Back You are here: Home Reviews Live Review: Millions, Jesse Davidson, The Furrs @ Black Bear Lodge 22.08.14

Live Review: Millions, Jesse Davidson, The Furrs @ Black Bear Lodge 22.08.14

Brisbane’s indie sweethearts-of-the-moment Millions were playing tonight and I wasn’t quite sure what all the fuss was about. So I thought I should get on down to Black Bear Lodge and find out for myself. Though I will admit, if it wasn’t for The Furrs, I wouldn’t have been too sad to miss it.As I walked into the venue I was greeted by some solid, jam-worthy grooves, courtesy of Alex and Stag of Moses Gunn Collective. Gabriella pours out cryptic, heartfelt lyrics over the top of it all with her distinctive, smoky voice. The Jim Morrison influence in her performance is unmistakable, seemingly unable to control her motions as her guitar churns out riffs that’ll stay with you for days. The crowd may be small but they are insatiable, dancing merrily and constantly calling out for more until The Furrs come to end, just as loosely as they started. Definitely stay tuned to see what these guys get up to.

Millions. Photo: Dean Swindell

Next to take the stage is Adelaide’s Jesse Davidson. Jesse is about as unassuming and awkward
a frontman as you’ll ever come across; hair hanging across his face, glasses dangling on the
end of his nose and almost incapable of talking in more than a mumble, there’s probably a
certain charm to it all that’s lost on me. I do however take notice of his unexpectedly sweet
voice. Together with his undeniably awesome guitar tone and his knack for writing an
excellent pop hook, Jesse is easy enough to like if you’re not afraid of Jonathon Boulet style
pop and a touch of distortion. After their drummer tries and fails to do numerous impressions
(Brooklyn male ordering coffee was probably the anti-highlight), all of which Jesse thankfully
cut short before I strangled myself, they break into a cover of James Blake’s hit The Wilhelm
Scream. The indie rock infused cover strips away the abstraction and turns it into something
dark, intimate and personal, quite a pleasant surprise. Before they finish the set, the drummer
pulls out a trumpet in a slow section and plays a beautiful, heartfelt solo far better than his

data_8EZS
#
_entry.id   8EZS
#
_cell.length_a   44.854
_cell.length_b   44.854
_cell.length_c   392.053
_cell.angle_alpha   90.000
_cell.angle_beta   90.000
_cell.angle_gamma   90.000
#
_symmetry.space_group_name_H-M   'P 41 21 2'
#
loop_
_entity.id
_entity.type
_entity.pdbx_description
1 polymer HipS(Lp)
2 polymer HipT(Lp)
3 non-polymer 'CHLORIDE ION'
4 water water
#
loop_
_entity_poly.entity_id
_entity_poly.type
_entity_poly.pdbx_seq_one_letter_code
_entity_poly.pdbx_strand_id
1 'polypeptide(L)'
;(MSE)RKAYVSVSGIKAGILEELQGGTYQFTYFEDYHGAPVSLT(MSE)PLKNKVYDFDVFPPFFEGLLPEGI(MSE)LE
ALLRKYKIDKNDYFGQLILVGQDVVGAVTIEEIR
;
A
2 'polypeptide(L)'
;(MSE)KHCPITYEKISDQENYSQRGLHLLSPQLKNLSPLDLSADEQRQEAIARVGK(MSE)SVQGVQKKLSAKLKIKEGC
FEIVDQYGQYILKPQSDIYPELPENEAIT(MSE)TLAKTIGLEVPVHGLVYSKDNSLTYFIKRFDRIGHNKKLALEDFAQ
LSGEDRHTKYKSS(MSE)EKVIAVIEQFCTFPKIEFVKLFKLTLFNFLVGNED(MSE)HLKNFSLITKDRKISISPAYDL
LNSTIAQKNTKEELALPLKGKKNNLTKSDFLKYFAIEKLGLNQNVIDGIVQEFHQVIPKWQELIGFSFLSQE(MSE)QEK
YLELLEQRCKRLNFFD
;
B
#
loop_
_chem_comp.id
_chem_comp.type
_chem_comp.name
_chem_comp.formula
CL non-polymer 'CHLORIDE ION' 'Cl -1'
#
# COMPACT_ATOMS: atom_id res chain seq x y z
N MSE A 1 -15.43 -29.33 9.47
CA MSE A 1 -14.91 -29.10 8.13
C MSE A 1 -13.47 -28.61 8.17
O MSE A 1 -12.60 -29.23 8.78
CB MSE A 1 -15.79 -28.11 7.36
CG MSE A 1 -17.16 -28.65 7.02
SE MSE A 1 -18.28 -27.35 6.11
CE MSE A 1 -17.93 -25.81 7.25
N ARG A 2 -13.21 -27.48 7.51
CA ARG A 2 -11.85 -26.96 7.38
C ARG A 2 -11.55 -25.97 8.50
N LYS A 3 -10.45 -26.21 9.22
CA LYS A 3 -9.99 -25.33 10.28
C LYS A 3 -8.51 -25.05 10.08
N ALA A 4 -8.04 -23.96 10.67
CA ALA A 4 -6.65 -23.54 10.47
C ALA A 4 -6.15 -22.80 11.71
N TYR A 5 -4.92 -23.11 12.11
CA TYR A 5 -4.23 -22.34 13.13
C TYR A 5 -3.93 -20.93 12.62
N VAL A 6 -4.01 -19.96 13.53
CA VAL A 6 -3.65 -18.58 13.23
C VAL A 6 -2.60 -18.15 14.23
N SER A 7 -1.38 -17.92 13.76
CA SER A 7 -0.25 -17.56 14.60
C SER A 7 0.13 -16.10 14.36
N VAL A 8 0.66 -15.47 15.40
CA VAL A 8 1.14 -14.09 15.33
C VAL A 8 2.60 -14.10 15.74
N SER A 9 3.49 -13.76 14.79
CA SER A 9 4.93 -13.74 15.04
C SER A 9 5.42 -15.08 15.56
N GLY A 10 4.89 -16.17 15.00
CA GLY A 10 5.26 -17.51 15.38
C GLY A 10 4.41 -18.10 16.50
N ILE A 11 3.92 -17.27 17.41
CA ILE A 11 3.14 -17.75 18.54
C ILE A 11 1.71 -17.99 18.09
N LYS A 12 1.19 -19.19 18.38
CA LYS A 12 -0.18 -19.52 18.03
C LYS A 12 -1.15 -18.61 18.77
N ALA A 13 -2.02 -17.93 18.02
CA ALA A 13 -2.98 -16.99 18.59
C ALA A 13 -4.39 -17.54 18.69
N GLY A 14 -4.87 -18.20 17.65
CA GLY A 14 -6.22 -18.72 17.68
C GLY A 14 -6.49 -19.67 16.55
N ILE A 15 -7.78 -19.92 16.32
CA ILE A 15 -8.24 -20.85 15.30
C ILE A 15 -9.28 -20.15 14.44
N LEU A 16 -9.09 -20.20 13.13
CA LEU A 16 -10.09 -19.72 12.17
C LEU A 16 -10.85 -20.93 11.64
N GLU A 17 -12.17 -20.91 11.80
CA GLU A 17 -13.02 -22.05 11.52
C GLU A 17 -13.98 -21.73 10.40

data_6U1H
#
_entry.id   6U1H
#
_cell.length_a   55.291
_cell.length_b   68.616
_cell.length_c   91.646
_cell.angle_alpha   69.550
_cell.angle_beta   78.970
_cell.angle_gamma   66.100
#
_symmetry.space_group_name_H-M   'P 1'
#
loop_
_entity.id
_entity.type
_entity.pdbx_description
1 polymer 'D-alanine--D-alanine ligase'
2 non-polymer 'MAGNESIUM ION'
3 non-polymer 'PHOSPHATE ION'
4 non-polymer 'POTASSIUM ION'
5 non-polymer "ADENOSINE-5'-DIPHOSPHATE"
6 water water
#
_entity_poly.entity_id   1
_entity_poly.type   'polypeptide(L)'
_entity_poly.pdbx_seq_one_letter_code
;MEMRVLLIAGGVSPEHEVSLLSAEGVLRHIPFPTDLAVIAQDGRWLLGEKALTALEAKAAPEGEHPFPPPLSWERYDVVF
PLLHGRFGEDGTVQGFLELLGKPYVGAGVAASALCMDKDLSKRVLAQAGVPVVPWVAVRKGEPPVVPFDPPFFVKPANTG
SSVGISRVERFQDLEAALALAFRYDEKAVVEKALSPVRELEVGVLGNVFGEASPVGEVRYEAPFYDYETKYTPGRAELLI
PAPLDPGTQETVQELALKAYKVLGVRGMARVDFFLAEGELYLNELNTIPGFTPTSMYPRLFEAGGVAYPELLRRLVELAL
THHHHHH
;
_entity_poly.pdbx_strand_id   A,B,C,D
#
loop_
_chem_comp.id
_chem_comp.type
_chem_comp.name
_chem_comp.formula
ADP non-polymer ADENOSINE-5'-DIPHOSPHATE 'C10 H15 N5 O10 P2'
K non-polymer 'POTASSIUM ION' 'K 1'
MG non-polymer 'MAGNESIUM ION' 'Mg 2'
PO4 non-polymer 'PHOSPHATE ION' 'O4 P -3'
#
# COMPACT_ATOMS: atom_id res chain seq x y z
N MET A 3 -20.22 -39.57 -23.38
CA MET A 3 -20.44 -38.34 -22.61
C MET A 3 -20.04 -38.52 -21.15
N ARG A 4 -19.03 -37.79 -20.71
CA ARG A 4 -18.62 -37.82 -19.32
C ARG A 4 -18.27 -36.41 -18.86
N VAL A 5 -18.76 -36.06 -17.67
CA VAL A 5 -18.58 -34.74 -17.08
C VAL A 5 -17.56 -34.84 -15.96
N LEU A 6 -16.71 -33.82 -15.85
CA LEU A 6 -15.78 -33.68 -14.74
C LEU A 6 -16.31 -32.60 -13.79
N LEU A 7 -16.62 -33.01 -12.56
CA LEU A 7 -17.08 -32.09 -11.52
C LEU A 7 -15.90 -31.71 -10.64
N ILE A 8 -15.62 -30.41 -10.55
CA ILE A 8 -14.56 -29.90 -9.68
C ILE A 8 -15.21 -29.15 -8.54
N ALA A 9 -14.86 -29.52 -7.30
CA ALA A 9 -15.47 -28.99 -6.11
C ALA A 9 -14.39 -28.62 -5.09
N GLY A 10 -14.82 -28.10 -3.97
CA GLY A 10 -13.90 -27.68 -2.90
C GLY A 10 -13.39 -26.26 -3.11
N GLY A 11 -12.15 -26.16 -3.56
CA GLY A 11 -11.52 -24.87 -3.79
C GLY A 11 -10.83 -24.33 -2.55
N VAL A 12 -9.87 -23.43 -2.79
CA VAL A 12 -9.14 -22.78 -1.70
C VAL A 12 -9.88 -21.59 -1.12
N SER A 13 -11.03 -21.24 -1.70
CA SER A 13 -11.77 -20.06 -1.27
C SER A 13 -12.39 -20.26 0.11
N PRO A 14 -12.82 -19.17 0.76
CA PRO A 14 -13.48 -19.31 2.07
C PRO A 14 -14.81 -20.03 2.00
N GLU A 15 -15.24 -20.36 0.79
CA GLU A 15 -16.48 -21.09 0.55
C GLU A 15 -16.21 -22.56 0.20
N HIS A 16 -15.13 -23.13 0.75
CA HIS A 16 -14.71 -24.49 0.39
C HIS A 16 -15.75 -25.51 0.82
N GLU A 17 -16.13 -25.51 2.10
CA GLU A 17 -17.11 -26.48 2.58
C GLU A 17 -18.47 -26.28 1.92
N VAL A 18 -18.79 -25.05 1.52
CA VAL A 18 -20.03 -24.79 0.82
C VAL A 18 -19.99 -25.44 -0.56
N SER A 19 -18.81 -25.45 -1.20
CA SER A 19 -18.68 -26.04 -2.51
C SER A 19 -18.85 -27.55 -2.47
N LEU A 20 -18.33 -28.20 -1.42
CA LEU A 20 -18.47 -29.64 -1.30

drumming capabilities would have let on. I guess he just learnt drums so he could play in a
rock band. Despite the nice tunes, the venue isn’t even near capacity, clearly people don’t care
about anything but Millions.

Jesse Davidson. Photo: Dean Swindell

Finally it is the time for the boys to do their thing and they appear dressed all in white
skivvies with a four on the floor dance number. The fashion choice takes all the slinky sex
appeal away from the four piece which is definitely a loss in my mind but apparently not for
the suddenly packed out venue full of rabid fans. Before the first song is over I am shoved out
of the way at least three times as punters claw each other for the prime Instagram worthy
spot and I soon had to resort to giving out the crazy eye. It worked particularly well on one
girl trying to push past me with her butt who forgot her excuse for doing so mid-sentence
upon making eye contact. Millions make their way through the set with some nice guitar
melodies and enough pop sensibility to mask their singers limited vocal range without too
much hassle but unfortunately there isn’t really too much to get excited about.

Millions. Photo: Dean Swindell

My personal highlight was when the trumpet player from Jesse Davidson came up for a song
and grinded through the parts he didn’t play in spectacular fashion, adding some much
needed sleaze and sonic variation. I couldn’t take my eyes off him even if I wanted to. As soon
as he left the stage I was craving some other sort of change up; interesting textures, some rock
abandon, at least some vulnerability. Even that supposed ‘old world charm’ they’re meant to
possess only comes out in their latest single (the first song with an actual vocal melody) and a
cover of Unchained Melody by The Righteous Brothers. This is when the band really starts to
make sense: when the singer looks like he’s actually enjoying himself and makes use of his delicate falsetto, when the sounds they use meld together and cause the crowd to forget where they are and sway with each other.

Millions. Photo: Dean Swindell

While they might’ve been the perfect cover band for that one prom scene in Back To The
Future, at the moment Millions are just another indie-pop band from Brisbane with a handy
connection to Glenn Tilbrook.

Related Articles

Our Community

  • Facebook
  • instagram
  • Twitter
  • This email address is being protected from spambots. You need JavaScript enabled to view it.
  • Google+

Contact Us

  • This email address is being protected from spambots. You need JavaScript enabled to view it.
  • This email address is being protected from spambots. You need JavaScript enabled to view it.
  • This email address is being protected from spambots. You need JavaScript enabled to view it.